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1 NESL: Revisited Guy Blelloch Carnegie Mellon University.

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Presentation on theme: "1 NESL: Revisited Guy Blelloch Carnegie Mellon University."— Presentation transcript:

1 1 NESL: Revisited Guy Blelloch Carnegie Mellon University

2 2 Experiences from the Lunatic Fringe Guy Blelloch Carnegie Mellon University Title: 1995 Talk on NESL at ARPA PI Meeting

3 3 NESL : Motivation Language for describing parallel algorithms Ability to analyze runtime To describe known algorithms Portable across different architectures SIMD and MIMD Shared and Distribute memory Simple Easy to program, analyze and debug

4 4 NESL : In a nutshell Simple Call-by-Value Functional Language + Built in Parallel type (nested sequences) + Parallel map (apply-to-each) + Parallel aggregate operations + Cost semantics (work and depth) *Sequential Semantics* Some non-pure features at top level

5 5 NESL : History Developed in 1990 Implemented on CM, Cray, MPI, and sequentially using a stack based intermediate language Interactive environment with remote calls Over 100 algorithms and applications written – used to teach parallel algorithms Mostly dormant since 1997

6 6 Original mapquest Web based interface for finding addresses Zooming, panning, finding restaurants

7 7 NESL : Nested Sequences Built-in parallel type: [3.0, 1.0, 2.0] : [float] [[4, 5, 1, 6], [2], [8, 11, 3]] : [[int]] Yoknapatawpah County : [char] [the, rain, in, Spain] : [[char]] [(3,Italy), (1, sun)] : [int*[char]]

8 8 NESL: Parallel Map A = [3.0, 1.0, 2.0] B = [[4, 5, 1, 6], [2], [8, 11, 3]] C = Yoknapatawpah County D = [the, rain, in, Spain] Sequence Comprehensions: {x +.5 : x in A} -> [3.5, 1.5, 2.5] {sum(b) : b in B} -> [16, 2, 22] {c in C | c kaaaahc {w[0] : w in D} -> triS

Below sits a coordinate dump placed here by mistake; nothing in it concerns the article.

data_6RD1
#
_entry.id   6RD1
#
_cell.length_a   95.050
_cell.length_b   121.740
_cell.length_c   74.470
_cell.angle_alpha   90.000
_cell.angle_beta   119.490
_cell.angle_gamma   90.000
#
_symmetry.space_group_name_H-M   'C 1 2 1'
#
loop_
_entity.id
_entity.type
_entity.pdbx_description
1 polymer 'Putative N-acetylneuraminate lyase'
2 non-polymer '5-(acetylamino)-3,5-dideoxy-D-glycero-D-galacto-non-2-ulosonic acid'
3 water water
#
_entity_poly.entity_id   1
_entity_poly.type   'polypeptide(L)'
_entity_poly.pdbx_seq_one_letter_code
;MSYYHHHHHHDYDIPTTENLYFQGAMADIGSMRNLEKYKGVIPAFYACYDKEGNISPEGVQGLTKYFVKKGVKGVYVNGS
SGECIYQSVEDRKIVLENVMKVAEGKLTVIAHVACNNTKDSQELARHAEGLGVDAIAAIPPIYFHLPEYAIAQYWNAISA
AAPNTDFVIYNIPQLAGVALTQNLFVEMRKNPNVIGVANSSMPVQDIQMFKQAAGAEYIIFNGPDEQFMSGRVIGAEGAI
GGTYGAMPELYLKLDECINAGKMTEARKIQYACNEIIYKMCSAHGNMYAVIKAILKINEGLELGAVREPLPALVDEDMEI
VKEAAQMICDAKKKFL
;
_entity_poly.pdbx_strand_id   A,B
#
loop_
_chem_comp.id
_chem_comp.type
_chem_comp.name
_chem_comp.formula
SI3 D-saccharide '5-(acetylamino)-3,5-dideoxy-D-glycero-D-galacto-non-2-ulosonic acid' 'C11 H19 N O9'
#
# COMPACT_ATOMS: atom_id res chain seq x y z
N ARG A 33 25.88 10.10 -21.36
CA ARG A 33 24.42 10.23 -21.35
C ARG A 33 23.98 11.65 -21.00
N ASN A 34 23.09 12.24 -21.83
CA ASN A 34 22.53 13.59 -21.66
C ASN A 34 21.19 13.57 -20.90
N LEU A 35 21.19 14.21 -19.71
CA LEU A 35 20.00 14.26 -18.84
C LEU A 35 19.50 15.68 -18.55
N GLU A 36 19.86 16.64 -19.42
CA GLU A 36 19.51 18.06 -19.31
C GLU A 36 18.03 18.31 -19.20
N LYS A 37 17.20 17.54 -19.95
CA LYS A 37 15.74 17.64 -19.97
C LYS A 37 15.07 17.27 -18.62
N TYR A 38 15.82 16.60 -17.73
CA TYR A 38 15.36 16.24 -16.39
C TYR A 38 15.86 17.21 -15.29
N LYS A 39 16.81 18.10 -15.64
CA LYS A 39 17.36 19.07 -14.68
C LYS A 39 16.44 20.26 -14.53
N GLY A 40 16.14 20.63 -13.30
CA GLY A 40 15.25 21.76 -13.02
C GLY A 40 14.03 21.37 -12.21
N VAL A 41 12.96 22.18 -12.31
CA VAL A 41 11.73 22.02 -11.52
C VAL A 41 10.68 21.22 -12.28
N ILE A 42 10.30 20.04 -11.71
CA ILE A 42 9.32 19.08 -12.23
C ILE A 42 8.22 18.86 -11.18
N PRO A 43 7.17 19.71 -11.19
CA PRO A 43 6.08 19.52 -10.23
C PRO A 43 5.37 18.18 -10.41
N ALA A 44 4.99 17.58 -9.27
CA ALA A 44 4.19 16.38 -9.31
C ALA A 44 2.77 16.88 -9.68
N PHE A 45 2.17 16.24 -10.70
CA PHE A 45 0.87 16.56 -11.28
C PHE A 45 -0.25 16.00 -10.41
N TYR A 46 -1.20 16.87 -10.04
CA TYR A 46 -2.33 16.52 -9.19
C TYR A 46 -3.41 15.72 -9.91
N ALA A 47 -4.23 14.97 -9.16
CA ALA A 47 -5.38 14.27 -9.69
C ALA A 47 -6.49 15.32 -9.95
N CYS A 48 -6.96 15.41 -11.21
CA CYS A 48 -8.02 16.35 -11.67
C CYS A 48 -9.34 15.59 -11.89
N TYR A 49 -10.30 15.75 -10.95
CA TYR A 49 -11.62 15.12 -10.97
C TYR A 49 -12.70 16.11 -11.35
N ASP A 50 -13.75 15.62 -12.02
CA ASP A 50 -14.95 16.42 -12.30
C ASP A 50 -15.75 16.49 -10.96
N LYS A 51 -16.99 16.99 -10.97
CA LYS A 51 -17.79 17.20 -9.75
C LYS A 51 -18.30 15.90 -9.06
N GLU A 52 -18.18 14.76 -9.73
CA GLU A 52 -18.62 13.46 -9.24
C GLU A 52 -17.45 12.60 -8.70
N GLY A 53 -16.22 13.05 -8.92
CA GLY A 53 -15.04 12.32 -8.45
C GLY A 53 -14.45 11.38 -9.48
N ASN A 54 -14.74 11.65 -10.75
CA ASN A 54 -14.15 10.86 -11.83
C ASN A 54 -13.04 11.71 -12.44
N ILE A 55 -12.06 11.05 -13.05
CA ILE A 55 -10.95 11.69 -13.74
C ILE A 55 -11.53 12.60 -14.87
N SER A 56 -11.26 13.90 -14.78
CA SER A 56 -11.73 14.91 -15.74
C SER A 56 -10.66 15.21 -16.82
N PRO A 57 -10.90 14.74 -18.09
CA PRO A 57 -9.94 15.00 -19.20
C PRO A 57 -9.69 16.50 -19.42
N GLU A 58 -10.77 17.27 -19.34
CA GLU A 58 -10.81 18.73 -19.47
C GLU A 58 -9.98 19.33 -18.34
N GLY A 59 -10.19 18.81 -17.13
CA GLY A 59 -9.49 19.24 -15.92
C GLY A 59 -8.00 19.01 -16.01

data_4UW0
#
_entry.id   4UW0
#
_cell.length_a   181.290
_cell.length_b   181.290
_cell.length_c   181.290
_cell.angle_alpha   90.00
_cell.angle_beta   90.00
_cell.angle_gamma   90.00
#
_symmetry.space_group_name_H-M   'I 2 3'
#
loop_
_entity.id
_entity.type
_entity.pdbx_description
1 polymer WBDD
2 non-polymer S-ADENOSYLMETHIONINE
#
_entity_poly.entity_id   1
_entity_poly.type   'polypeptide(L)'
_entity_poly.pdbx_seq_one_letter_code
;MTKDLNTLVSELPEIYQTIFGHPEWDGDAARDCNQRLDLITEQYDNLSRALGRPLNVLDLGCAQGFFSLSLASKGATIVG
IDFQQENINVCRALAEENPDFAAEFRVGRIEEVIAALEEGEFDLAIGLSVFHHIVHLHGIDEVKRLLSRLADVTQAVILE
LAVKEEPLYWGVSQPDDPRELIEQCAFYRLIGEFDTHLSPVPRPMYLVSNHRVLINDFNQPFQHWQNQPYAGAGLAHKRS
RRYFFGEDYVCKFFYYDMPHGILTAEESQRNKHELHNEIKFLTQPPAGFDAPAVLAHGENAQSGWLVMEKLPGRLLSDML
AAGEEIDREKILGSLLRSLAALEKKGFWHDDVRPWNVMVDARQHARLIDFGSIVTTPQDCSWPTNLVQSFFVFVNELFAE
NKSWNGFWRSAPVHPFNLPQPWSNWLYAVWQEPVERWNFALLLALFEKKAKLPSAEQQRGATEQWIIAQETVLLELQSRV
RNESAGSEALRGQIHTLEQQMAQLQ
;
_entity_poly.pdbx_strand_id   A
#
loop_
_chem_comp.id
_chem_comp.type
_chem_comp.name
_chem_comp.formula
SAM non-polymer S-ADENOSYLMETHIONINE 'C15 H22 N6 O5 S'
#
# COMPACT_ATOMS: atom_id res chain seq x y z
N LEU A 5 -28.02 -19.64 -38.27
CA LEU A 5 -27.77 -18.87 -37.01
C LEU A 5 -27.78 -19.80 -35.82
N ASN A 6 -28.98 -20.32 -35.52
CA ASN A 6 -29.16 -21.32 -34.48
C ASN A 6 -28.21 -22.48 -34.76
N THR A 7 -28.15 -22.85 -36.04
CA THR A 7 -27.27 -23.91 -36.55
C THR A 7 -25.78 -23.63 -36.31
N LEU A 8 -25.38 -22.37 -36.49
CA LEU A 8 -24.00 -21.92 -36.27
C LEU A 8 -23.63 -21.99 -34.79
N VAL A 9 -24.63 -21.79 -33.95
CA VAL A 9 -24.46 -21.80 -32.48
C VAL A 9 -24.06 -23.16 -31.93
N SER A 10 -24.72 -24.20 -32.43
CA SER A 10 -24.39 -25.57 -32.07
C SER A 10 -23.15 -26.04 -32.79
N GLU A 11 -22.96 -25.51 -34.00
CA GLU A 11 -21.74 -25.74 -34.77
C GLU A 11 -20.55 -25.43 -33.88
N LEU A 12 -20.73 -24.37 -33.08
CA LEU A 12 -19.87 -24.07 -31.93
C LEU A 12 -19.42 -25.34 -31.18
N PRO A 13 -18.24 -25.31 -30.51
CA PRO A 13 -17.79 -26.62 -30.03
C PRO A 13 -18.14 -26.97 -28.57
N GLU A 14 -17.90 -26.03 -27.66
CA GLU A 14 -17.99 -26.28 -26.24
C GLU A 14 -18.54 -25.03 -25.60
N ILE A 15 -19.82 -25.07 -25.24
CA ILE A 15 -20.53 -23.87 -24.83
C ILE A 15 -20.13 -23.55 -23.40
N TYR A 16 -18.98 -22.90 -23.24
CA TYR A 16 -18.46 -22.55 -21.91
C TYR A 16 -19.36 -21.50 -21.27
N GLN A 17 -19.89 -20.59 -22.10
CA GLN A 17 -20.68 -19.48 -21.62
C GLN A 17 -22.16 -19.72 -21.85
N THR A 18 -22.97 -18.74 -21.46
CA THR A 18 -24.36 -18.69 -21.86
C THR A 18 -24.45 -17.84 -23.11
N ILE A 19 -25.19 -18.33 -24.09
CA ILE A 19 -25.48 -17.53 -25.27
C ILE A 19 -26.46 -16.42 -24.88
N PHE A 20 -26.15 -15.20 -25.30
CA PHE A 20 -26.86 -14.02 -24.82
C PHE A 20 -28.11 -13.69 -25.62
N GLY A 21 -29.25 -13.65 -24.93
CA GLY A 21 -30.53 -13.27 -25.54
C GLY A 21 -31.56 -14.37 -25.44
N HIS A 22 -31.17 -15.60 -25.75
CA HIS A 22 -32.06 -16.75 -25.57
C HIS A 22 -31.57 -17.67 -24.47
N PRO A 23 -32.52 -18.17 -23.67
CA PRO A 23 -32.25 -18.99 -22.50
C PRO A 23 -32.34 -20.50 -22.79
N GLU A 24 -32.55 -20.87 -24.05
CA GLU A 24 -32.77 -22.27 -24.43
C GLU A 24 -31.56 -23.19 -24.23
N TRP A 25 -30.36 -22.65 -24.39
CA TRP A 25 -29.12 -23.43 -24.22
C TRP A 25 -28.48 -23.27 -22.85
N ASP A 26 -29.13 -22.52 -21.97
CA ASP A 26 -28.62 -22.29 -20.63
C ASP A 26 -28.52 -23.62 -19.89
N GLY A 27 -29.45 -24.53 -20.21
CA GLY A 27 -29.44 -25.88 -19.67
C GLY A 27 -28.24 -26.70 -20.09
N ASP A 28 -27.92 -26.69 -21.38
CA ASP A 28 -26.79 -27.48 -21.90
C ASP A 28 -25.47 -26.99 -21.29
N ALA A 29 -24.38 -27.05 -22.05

9 9 NESL : Aggregate Operations A = [3.0, 1.0, 2.0] D = [the, rain, in, Spain] E = [(3,Italy), (1,sun)] Parallel write : [a] * [int*a] -> [a] D [the,sun,in,Italy] Prefix sum : (a*a->a)*a*[a] -> [a]*a scan(+,2.0,A) -> ([2.0,5.0,6.0],8.0) plus_scan(A) -> [0.0,3.0,4.0] sum(A) -> 6.0

10 10 NESL: Cost Model Combining for parallel map: pexp = {exp(e) : e in A} Can prove runtime bounds for PRAM: T = O(W/P + D log P)

11 11 NESL Other Libraries String operations Graphical interface CGI interface for web applications Dictionary operations (hashing) Matrices

12 12 Example : Quicksort (Version 1) function quicksort(S) = if (#S <= 1) then S else let a = S[rand(#S)]; S1 = {e in S | e < a}; S2 = {e in S | e = a}; S3 = {e in S | e > a}; in quicksort(S1) ++ S2 ++ quicksort(S3); D =O(n) W = O(n log n)

13 13 Example : Quicksort (Version 2) function quicksort(S) = if (#S <= 1) then S else let a = S[rand(#S)]; S1 = {e in S | e < a}; S2 = {e in S | e = a}; S3 = {e in S | e > a}; R = {quicksort(v) : v in [S1, S3]}; in R[0] ++ S2 ++ R[1]; D = O(log n) W = O(n log n)

14 14 Example : Representing Graphs Edge List Representation: [(0,1), (0,2), (2,3), (3,4), (1,3), (1,0), (2,0), (3,2), (4,3), (3,1)] Adjacency List Representation: [[1,2], [0,3], [0,3], [1,2,4], [3]]

15 15 Example : Graph Connectivity L = Vertex Labels, E = Edge List function randomMate(L, E) = if #E = 0 then L else let FL = {randBit(.5) : x in [0:#L]}; H = {(u,v) in E | Fl[u] and not(Fl[v])}; L = L <- H; E = {(L[u],L[v]): (u,v) in E | L[u]\=L[v]}; in randomMate(L,E); Use hashing to avoid non-determinism D = O(log n) W = O(m log n)

16 16 Lesson 1: Sequential Semantics Debugging is much easier without non- determinism Analyzing correctness is much easier without non-determinism If it works on one implementation, it works on all implementations Some problems are inherently concurrentthese aspects should be separated

17 17 Lesson 2: Cost Semantics Need a way to analyze cost, at least approximately, without knowing details of the implementation Any cost model based on processors is not going to be portable – too many different kinds of parallelism

18 18 Lesson 3: Too Much Parallelism Needed ways to back out of parallelism Memory problem The flattening compiler technique was too aggressive on its own Need for Depth First Schedules or other scheduling techiques Various bounds shown on memory usage

19 19 Limitations Communication was a bottleneck on machines available in the mid 1990s and required micromanaging data layout for peak performace. Language would needs to be extended PSCICO Project (Parallel Scientific Computing) was looking into this Hard to get users for a new language

20 20 Relevance to Multicore Architecture Communication is hopefully better than across chips Can make use of multiple forms of parallelism (multiple threads, multiple processors, multiple function units) Schedulers can take advantage of shared caching [SPAA04] Aggregate operations can possibly make use of on-chip hardware support


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